Robert Kahn

Macro and Markets

Robert Kahn analyzes economic policies for an integrated world.

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Showing posts for "Euro Zone"

Taking Stock of the Greece Crisis

by Robert Kahn

Yesterday, John Taylor and I testified on the Greece crisis before the Senate Foreign Relations Subcommittee on Europe and Regional Security Cooperation.  A summary of my testimony is here (including a link to my written statement), and the full video of our discussion is here. I continue to see Grexit as the most likely outcome, as we are at the very early stage of a complex adjustment effort that will face serious economic and political headwinds in Greece, and will be extraordinarily difficult to sustain. But whether Greece is ultimately better off in or out of the euro, a competitive and growing Greece is an objective the United States shares with our European partners.

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Greece: The Hardest Month

by Robert Kahn
Greek Banks Reopen People wait to enter a National Bank branch in Athens on July 20, 2015. (Ronen Zvulun/Reuters)

Greek banks reopened today, but there isn’t much you can do at them. Capital controls and withdrawal limits remain in effect, money transfers are barred (except for tax, social security or a few other allowed domestic transactions) and new accounts or loans effectively ruled out. Greeks now will be able to deposit checks, access safety deposit boxes, and withdraw money without an ATM card. All good things, though I suspect that any political boost from the visuals relating to reopening will proved short-lived.

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Greece’s Program: First Hurdle Cleared

by Robert Kahn
Prime Minister Alexis Tsipras battled to win lawmakers' approval on July 16 for a bailout deal to keep Greece in the euro. (Alkis Konstantinidis/Reuters) Prime Minister Alexis Tsipras battled to win lawmakers' approval on July 16 for a bailout deal to keep Greece in the euro. (Alkis Konstantinidis/Reuters)

The Greek parliament last night passed the first package of measures required by the government’s agreement with European governments reached over the weekend, winning 229 of 300 votes in the parliament. There were a large number of Syriza defections (39) that would appear at minimum to require a cabinet reshuffling. Some local analysts predict the government could fall, though most expect that if that happened Prime Minister Tsipras would reemerge as prime minister in a new coalition government.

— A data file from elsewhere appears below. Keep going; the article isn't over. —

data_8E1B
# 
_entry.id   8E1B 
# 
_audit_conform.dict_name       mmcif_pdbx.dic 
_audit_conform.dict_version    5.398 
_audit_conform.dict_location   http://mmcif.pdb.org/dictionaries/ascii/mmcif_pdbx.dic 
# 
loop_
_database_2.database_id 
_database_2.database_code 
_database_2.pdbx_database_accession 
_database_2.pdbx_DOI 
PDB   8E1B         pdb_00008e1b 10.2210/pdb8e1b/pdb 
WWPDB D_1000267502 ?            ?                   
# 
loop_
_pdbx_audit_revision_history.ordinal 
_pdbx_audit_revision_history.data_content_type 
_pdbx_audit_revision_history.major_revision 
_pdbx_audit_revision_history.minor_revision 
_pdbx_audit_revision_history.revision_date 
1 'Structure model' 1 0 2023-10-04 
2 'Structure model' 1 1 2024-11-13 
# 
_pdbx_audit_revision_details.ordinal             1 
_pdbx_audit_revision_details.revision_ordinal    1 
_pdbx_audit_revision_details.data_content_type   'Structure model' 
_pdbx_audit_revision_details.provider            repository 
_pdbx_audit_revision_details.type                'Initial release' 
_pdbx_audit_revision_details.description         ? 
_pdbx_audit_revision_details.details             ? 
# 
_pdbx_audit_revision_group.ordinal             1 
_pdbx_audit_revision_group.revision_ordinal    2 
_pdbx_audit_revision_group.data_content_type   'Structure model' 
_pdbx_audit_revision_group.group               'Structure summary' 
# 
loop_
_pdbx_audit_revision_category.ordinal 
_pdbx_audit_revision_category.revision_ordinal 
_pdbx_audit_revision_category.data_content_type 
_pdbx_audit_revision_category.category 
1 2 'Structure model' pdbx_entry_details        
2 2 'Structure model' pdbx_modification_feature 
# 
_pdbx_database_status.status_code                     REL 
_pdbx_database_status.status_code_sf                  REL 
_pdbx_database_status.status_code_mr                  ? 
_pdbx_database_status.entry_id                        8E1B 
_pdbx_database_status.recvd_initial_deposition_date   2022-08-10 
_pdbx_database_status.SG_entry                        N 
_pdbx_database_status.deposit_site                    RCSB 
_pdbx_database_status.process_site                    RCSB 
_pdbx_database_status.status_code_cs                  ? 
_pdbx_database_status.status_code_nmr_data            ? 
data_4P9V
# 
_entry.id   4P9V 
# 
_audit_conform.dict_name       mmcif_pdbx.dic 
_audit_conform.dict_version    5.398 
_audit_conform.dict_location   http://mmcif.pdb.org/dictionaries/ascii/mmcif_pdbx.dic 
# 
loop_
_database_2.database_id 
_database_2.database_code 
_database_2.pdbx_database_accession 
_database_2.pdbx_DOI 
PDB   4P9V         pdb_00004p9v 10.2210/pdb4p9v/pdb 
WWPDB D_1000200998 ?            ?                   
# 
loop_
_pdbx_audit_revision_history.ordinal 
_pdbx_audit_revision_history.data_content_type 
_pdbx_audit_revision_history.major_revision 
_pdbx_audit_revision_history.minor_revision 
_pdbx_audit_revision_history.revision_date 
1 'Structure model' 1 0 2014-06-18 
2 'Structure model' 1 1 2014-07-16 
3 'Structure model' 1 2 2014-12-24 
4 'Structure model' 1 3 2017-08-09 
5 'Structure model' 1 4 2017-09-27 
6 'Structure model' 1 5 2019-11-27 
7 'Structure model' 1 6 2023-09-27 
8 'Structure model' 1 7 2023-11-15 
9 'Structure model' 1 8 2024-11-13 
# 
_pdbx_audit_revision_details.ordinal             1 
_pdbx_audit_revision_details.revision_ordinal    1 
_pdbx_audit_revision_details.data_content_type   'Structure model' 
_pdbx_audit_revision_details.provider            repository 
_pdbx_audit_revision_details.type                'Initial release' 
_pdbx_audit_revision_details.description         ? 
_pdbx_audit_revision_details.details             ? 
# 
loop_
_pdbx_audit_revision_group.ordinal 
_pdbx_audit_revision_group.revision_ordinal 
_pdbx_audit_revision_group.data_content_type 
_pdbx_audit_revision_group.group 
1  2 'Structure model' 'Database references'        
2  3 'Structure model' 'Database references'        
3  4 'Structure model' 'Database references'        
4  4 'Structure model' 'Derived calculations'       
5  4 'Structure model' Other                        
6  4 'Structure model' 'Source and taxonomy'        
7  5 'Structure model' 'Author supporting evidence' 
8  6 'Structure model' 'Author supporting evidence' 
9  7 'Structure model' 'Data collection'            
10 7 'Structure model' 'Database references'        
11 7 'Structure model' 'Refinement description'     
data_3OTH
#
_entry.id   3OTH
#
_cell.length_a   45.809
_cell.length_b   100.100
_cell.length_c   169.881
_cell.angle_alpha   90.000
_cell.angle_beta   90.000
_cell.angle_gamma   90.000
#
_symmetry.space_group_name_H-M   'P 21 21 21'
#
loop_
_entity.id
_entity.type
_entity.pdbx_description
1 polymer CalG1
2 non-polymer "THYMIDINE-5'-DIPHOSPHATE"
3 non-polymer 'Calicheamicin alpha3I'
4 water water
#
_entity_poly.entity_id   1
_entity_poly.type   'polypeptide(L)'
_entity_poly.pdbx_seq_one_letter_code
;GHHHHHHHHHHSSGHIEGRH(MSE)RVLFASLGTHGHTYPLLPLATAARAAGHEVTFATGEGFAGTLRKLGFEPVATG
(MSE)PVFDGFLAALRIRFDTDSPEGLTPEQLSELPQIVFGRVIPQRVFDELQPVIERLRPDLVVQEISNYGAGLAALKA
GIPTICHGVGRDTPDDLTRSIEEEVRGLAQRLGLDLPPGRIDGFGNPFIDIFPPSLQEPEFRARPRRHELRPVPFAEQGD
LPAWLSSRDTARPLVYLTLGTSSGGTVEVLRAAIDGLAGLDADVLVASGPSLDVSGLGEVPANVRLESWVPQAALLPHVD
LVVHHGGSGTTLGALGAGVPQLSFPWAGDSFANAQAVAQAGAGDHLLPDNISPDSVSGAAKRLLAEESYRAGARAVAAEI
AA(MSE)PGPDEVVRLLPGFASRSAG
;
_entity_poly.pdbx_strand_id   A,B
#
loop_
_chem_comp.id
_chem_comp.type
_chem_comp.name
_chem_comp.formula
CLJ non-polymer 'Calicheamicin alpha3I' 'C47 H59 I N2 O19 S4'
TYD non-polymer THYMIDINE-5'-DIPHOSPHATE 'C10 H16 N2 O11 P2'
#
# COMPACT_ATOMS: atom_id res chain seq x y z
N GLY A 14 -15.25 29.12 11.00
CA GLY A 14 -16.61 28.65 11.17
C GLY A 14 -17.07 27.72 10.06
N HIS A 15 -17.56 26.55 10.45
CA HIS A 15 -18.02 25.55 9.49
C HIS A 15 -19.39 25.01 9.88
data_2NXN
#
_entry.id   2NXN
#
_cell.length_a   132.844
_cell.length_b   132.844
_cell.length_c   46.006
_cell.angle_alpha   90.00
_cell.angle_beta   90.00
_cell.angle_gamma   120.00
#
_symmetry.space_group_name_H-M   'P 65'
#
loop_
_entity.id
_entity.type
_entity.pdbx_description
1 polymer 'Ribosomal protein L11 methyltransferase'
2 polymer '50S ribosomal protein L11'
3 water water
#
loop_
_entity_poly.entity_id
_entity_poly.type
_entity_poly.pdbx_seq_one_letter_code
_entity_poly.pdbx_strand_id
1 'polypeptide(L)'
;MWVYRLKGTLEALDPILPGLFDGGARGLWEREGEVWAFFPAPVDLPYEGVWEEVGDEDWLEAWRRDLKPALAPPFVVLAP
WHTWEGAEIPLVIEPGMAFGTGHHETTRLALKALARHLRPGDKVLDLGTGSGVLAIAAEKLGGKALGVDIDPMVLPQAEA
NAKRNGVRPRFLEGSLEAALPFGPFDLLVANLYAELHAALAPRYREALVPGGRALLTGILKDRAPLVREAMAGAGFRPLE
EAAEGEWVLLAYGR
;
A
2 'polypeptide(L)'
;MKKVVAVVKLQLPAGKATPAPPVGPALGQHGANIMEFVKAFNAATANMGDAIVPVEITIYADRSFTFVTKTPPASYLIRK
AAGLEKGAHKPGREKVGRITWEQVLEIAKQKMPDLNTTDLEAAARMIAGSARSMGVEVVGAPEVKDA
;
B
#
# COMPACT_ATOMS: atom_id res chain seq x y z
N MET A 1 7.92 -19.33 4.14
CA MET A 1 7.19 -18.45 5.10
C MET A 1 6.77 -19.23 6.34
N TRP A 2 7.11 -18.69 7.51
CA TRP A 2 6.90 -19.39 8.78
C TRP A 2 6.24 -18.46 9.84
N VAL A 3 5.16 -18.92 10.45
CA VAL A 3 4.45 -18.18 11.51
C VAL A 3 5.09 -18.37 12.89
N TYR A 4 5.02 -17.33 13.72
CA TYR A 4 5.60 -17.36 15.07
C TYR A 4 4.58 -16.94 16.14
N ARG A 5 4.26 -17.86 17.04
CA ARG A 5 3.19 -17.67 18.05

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Greece and Europe: A Deal to Talk About a Deal

by Robert Kahn
Greek Prime Minister Alexis Tsipras speaks with German Chancellor Angela Merkel and French President Francois Hollande at a eurozone leaders' summit in Brussels on July 12, 2015. Greek Prime Minister Alexis Tsipras speaks with German Chancellor Angela Merkel and French President Francois Hollande at a eurozone leaders' summit in Brussels on July 12, 2015.

European leaders, meeting tonight in Brussels, appear to have given Greece something close to a take-it-or-leave-it offer.  If the Greek government can pass far-reaching reforms by Wednesday, creditors will provide bridge financing to meet near-term debt payments and cash to reopen the banks.  These steps also would allow a rebuilding of trust and allow negotiations on a third bailout that could total €86 billion to proceed.

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Greece: Europe Divides, Deal Elusive, Grexit Looms

by Robert Kahn
Tsipras and Hollande Greek Prime Minister Alexis Tsipras listens to French President Francois Hollande during a eurozone summit in Brussels on July 12, 2015. (Francois Lenoir/Reuters)

European finance ministers are meeting this morning amidst deep divides over whether, and on what terms, to provide a lifeline to Greece. Finance Ministers will not agree to a deal, with Germany (and other skeptical governments) resisting pressure from France and Italy for concessions to Greece. Leaders will have to decide.